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The county issues the purchaser a Certificate of Purchase, entitling the purchaser to a lien on the land. The county distributes the taxes paid by the purchaser to the taxing entities in the county. The landowner has 4 years from the date of the sale to pay the purchaser back his money, including all fees and 18% interest, or the purchaser may apply for a Tax Deed on the land.
The easiest way to find out when the tax sale is being held is to keep an eye on the legal notices in the newspaper. Each county Treasurer is required to advertise the properties for sale, along with the date, time and place of sale in the county newspaper for 3 weeks prior to the sale. The Converse County Treasurer's Office advertises in both the Douglas Budget and the Glenrock Independent. When it is time for the tax sale parcels they are also listed on the Treasurer's homepage.
The County Assessor's Office can show a legal description and, if they have it, a look on the map to see what the parcel consists of and where it is located. It's also a good idea to take the legal description to the County Clerk's Office and check to see if there are any outstanding liens against the property. Although Wyoming Statutes indicate that a purchaser could take a Tax Deed subject only to special assessment liens, knowing the status of the property could help avoid problems later. When it comes to purchasing certificates on properties at the tax sale, it's definitely buyer beware.
The taxes and interest are distributed to the taxing entities, so they will receive the money they depend on to operate during the fiscal year. The advertising fee is used to pay for the cost of advertising the parcels for the 3 weeks prior to the sale in the local newspapers. The CP fee is used to pay for the costs of the certificates and the tax sale. The entire amount paid by the purchaser for the CP is subject to interest (even the fees) if the landowner redeems the property.
When the property is redeemed by the landowner, the CP holder is reimbursed for all the taxes and fees they paid plus a 3% penalty and 15% interest per year. The Certificate is then returned to the Treasurer's Office and the CP holder has no more interest in the property.
Here's an example of why you might want to do that - a landowner doesn't pay his 1999 taxes. The Treasurer's Office offers a certificate of purchase for the property at the tax sale in August, 2000. A CP holder pays the taxes, interest and fees and receives a Certificate of Purchase. In September, 2000, the 2000 taxes are billed. The CP holder may pay the taxes. If the CP holder does, they would be reimbursed the taxes plus 15% per year interest and a 3% penalty if the landowner ever redeems the property.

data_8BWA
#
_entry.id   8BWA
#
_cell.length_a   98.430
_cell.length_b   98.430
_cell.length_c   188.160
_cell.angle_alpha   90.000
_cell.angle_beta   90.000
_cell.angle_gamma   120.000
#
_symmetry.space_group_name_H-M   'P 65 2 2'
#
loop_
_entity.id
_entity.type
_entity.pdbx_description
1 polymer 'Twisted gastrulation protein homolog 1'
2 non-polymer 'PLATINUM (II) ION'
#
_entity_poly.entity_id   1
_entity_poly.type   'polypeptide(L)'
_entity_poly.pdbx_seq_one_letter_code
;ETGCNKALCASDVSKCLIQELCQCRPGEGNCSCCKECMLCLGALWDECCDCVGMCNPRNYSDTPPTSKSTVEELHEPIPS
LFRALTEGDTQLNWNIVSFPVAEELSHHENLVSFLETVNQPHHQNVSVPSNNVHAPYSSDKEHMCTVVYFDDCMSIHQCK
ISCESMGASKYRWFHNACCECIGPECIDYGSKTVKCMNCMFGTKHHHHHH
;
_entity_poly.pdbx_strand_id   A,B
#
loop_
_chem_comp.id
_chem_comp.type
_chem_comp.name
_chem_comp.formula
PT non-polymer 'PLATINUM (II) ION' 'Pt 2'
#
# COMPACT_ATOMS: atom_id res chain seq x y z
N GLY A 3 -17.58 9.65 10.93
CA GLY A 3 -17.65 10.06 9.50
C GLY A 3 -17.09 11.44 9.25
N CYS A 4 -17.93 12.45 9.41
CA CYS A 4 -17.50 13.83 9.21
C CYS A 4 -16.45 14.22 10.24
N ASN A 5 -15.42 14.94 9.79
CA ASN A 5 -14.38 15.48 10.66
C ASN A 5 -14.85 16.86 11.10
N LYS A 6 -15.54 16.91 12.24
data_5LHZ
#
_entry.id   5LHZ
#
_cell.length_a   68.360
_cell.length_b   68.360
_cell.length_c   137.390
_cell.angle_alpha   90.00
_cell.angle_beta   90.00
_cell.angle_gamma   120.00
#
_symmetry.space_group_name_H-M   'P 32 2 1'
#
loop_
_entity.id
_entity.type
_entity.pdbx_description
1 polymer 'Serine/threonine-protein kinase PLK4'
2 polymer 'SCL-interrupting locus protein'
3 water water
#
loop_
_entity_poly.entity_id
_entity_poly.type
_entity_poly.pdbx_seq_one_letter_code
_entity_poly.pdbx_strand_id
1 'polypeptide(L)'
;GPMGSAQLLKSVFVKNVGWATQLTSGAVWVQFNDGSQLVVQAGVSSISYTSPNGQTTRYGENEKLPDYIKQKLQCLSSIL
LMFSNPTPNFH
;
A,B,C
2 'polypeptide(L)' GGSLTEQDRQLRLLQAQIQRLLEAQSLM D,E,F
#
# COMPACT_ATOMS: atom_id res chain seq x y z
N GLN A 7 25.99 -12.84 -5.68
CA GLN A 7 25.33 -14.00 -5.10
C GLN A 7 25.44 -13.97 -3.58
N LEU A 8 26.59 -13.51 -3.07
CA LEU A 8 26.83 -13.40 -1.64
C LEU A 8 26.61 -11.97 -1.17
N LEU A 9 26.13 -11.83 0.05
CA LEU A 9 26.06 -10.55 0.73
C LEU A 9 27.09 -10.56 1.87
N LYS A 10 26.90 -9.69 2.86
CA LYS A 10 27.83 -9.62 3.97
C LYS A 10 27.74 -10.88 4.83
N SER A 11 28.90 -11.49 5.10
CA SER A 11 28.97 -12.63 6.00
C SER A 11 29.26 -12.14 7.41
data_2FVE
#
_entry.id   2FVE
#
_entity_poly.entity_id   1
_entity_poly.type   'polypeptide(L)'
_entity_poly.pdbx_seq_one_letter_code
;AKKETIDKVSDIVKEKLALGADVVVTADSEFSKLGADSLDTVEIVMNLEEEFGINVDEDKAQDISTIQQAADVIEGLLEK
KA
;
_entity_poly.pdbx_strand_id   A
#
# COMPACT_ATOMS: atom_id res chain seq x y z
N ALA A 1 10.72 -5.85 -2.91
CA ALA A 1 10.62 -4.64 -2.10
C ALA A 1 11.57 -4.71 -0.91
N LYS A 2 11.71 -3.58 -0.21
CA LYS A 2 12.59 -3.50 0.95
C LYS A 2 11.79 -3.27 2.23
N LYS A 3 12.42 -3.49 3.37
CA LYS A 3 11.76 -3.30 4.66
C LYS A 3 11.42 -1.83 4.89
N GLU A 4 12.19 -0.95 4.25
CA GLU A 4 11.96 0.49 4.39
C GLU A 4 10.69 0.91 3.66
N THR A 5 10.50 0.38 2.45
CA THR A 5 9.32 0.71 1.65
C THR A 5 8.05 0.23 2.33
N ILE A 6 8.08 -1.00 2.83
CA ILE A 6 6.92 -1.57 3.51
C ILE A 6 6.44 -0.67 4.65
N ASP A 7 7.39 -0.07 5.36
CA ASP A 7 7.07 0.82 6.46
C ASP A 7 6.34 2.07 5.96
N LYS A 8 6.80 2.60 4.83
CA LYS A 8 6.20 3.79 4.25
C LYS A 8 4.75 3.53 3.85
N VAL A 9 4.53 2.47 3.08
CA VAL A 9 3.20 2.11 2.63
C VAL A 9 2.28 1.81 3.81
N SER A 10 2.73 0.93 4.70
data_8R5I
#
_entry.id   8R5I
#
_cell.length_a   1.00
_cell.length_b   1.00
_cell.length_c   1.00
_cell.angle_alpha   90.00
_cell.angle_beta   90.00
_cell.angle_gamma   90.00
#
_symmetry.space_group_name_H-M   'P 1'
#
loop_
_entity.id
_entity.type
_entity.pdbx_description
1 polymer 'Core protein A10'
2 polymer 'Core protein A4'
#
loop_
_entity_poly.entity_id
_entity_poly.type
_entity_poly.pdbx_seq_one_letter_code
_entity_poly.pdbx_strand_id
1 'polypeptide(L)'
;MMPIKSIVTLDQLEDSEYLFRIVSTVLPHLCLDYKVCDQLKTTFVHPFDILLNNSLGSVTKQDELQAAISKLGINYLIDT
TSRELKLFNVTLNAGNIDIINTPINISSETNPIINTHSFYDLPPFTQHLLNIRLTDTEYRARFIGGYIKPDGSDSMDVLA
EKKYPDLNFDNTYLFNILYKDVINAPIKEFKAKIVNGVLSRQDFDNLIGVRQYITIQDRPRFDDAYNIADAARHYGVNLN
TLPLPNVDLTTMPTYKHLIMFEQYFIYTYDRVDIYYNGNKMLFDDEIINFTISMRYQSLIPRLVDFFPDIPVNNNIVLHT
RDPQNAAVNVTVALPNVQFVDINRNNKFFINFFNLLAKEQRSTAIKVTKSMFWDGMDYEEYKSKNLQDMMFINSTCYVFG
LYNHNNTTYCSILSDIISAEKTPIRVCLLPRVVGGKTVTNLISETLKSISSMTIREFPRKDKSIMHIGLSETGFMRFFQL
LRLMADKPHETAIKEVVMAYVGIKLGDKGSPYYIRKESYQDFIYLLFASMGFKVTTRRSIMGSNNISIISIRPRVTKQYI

If the CP holder does not pay the taxes, and neither does the landowner, the Treasurer's Office will offer the property for sale again in August, 2001. A different purchaser buys a CP for the land at that sale. Once 4 years has passed for the original purchaser, he/she applies for a Tax Deed. But, in order to get a clear Tax Deed, the purchaser now has to redeem the property from the second CP holder, or as many as there were in the 4 years. That means the original CP holder must pay any subsequent CP holders the taxes plus interest, fees and penalties.
That's why most CP holders pay taxes for subsequent years - even though it's not required
Here's a breakdown of what's collected from the landowner at the time of redemption: - The CP Amount - A 3% penalty on the CP Amount - Interest on the CP Amount at 15% per year - Any subsequent taxes paid by the CP Holder - Interest on the subsequent taxes at 15% per year
The 3% penalty on the CP Amount allows the CP holder to get some return on the money paid at the sale even if the landowner redeems the property right away. For example, if a certificate is purchased at the tax sale for $500, and the landowner redeems the property the next day, the CP Holder won't receive much interest, but will be reimbursed all the money paid at the tax sale plus the 3% penalty. So, the CP Holder would receive an additional $15 for their 1 day investment.
Wyoming law also prescribes a strict procedure that must be followed in order to properly apply to the Treasurer's Office for a tax deed. It is the burden of the CP holder to make sure all the steps are followed properly, and failure to follow the procedure could result in the invalidation of the tax deed, should it ever be challenged in court.
Here are all the general rules: - The CP Holder must apply for a deed after 4 years from the date of sale but no later than 6 years. - Written notice must be served on each person in possession of the property and on the person in whose name the property was assessed. - If no person occupies the property, notice must be published in a newspaper in the county for 3 consecutive weeks. - The application for deed must be made after 3 months, and not more then 5 months from, the last notice in the newspaper. - Notice must be sent by certified mail to any mortgagees that have liens filed on record.
All notices must list: - When the CP Holder purchased the certificate - In whose name the property was taxed - A description of the real property - The year the property was taxed or assessed - When the Time of Redemption will expire - When application for the tax deed will be made - The amount of any special assessments levied on the property
Once the CP Holder has completed all these steps, they can apply to the Treasurer's Office for a tax deed by signing a statement certifying they have complied with all the procedures, and surrendering their original CP.